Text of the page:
of these balances? These seem not to be disputed. Then to whom must these be paid? In my opinion, they must be paid to the only person authorized to receive them, the Georgia Railroad Company. It has been urged with much force that the agreement provides for the selection, by each part owner of the leasehold interest, of three commissioners annually; that there is no provision under which they can hold over; that there have been no commissioners appointed by both part owners for several years; and that the socalled "association" is functus officio. But in view of the disputed rights which exist, especially in view of the fact that the commissioners and chief executive officer in charge when the disputed point arose have been intrusted with a railroad of quasi public character, which must be kept a going concern, not only because the public interest required it, but because the very existence of the lease depended on it, it was the right and duty of the board to go on and preserve all interests for whom it may concern. Their administration of these trusts, thrust upon them by peculiar and unforeseen circumstances, can, and no doubt will, be criticised and examined hereafter. The demurrer is overruled, with leave to the respondents to answer over if so advised.
BEST el at. v. BRITISH & AMERICAN MORTG. CO. (Circuit Court, E. D. North Carolina. 1.
April 1, 1897.)
When one negotiates a loan through a third party with a money lender, and the latter bona fide lends the money at a legal rate of Interest, the contract is not made usurious merely because the intermediary charges the borrower with a heavy commission; the intermediary having no legal or established connection with the lender, as agent. Whaley v. Mortgage Co., 20 C. C. A. 306, 74 Fed. 77, followed. A loan secured by a deed of trust Is not rendered usurious by a provision in the deed that in case of sale under the deed the proceeds shall be applied to the payment of expenses of sale, including commissions and a counsel fee. Such a provision is in the nature of a penalty. and the court can determine, when it has taken the matter within its jurisdiction, to what extent the penalty can be enforced.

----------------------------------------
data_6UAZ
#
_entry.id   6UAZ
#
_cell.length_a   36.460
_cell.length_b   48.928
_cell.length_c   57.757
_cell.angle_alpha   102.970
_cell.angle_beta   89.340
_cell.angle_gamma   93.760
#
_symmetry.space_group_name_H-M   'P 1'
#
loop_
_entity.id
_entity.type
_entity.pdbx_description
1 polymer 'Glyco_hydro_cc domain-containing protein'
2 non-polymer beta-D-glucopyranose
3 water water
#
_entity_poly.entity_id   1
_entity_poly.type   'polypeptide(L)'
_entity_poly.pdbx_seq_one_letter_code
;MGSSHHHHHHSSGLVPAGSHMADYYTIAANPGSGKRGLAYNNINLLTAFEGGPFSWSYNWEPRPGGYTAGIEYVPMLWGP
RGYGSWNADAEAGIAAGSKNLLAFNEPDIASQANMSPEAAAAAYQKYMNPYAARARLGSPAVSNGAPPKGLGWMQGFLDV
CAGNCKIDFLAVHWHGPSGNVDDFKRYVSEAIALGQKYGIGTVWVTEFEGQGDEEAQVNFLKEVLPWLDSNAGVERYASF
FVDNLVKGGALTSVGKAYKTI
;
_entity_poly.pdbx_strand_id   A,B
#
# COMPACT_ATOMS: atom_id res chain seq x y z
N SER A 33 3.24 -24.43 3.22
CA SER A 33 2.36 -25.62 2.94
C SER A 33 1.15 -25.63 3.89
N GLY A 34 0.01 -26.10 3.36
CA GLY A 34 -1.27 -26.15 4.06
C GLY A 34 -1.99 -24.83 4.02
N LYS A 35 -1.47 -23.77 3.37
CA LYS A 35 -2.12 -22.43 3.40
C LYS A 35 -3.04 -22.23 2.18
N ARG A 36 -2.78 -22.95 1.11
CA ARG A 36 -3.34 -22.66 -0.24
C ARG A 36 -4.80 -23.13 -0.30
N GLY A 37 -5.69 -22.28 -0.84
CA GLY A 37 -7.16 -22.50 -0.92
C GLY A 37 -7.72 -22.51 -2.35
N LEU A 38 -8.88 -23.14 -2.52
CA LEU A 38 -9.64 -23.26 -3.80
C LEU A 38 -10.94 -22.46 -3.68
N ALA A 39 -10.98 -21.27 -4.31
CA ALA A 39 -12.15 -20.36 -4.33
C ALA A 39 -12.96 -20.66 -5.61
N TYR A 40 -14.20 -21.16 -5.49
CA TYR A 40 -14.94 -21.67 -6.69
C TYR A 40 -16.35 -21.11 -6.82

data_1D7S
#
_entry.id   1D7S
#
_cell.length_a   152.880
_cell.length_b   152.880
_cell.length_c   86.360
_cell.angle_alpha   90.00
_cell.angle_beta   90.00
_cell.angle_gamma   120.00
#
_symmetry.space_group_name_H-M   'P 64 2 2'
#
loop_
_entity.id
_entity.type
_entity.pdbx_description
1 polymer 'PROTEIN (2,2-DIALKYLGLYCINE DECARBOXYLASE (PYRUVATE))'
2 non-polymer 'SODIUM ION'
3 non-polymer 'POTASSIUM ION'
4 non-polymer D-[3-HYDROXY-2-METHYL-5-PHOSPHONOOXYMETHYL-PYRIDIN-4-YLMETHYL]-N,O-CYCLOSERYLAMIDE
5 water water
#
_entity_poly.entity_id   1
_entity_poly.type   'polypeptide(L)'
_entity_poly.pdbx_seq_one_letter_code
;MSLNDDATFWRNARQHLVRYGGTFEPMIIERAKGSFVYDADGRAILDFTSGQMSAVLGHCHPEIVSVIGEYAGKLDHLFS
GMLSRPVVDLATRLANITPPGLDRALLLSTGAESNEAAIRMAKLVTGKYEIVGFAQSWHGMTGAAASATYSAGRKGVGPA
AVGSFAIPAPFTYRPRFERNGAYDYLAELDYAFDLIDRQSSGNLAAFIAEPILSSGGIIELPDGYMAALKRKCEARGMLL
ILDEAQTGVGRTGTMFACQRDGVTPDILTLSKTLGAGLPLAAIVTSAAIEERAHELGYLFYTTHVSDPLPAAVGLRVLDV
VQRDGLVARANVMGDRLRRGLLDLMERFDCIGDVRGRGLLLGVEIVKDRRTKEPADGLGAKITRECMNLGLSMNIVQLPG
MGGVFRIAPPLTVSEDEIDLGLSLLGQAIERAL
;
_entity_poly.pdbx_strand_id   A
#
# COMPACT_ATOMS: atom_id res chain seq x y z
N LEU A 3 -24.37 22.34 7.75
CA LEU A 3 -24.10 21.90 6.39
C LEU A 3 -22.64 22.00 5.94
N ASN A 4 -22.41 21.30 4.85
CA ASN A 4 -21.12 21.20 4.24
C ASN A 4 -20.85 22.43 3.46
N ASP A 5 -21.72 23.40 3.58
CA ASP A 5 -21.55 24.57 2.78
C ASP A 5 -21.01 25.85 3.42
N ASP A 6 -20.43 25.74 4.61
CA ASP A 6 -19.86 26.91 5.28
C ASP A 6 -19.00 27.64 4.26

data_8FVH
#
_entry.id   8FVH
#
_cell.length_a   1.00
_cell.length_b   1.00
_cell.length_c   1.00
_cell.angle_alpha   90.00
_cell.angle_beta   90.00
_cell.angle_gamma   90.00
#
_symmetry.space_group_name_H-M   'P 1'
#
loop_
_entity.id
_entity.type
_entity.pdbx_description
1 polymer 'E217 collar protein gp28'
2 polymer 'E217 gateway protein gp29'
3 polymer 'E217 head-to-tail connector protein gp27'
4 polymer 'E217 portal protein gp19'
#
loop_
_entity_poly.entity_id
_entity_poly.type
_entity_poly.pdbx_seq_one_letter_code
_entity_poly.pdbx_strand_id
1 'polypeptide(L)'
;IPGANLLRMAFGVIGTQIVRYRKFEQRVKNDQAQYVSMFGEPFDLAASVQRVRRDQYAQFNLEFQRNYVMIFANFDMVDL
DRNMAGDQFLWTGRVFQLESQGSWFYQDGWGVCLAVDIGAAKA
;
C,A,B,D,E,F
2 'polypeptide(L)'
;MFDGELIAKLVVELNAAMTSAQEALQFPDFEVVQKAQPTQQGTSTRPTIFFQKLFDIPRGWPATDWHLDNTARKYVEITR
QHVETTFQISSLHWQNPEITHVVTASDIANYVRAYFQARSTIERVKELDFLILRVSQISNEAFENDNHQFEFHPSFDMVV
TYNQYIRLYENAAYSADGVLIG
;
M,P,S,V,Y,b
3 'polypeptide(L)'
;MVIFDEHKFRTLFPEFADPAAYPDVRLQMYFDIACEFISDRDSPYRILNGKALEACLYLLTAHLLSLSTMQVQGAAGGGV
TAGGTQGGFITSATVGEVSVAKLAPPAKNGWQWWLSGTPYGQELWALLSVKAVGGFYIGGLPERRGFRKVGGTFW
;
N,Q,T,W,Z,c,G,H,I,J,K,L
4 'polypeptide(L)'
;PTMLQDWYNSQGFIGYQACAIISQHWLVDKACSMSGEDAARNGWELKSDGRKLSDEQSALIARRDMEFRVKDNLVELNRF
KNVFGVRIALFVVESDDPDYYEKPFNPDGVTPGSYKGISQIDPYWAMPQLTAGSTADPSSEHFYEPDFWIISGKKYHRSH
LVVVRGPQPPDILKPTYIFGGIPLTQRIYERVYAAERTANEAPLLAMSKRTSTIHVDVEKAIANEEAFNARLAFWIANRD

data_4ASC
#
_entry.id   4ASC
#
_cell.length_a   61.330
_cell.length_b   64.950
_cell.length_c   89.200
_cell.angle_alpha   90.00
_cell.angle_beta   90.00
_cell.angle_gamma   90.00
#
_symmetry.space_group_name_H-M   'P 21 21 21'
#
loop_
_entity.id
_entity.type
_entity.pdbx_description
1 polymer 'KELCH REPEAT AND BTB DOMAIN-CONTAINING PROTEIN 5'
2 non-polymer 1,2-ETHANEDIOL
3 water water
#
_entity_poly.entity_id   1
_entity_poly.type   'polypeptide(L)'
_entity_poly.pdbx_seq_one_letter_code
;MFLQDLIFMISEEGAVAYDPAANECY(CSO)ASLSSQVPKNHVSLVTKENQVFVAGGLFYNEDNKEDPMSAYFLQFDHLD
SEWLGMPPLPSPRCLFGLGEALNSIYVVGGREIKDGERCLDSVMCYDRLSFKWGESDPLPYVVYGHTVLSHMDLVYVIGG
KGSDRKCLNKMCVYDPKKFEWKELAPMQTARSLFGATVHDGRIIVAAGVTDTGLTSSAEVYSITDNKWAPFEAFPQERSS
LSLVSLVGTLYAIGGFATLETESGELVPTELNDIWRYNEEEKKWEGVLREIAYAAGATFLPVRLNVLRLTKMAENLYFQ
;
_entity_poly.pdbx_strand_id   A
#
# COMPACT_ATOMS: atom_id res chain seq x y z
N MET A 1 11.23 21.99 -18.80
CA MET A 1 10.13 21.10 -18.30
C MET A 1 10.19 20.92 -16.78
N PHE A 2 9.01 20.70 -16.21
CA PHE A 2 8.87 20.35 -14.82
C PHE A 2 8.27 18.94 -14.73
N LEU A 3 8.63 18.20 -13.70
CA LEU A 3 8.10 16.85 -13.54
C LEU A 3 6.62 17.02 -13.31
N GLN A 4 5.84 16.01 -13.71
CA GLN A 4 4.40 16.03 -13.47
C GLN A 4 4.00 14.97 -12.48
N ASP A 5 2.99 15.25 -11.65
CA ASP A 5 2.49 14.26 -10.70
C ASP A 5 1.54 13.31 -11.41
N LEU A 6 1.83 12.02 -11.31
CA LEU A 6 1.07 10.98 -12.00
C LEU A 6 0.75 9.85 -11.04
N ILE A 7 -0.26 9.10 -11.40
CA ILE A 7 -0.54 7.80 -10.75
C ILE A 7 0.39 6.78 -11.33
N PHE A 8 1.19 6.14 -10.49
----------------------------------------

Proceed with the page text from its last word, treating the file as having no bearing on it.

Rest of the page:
Shepherd & Busbee and W. R. Allen, for complainants. R. O. Burton, for defendant SIMONTON, Circuit Judge. This case began in the superior court of Greene county, N. C., and has been removed into this court The complaint is by B. J. and R. E. Best, brought in the first instance to restrain a sale under a trust deed executed to secure the British & American Mortgage Company for a loan made by it to the Bests. The charge is that the loan secured by the mortgage is usurious. The further purpose of the complaint is to redeem the mortgage debt so soon as this question of usurious interest is settled. The facts ofthe case are these: On 20th January, 1890, the complainants employed, by an instrument in writing, Messrs. Theo. Edwards and W. T. Dortch, who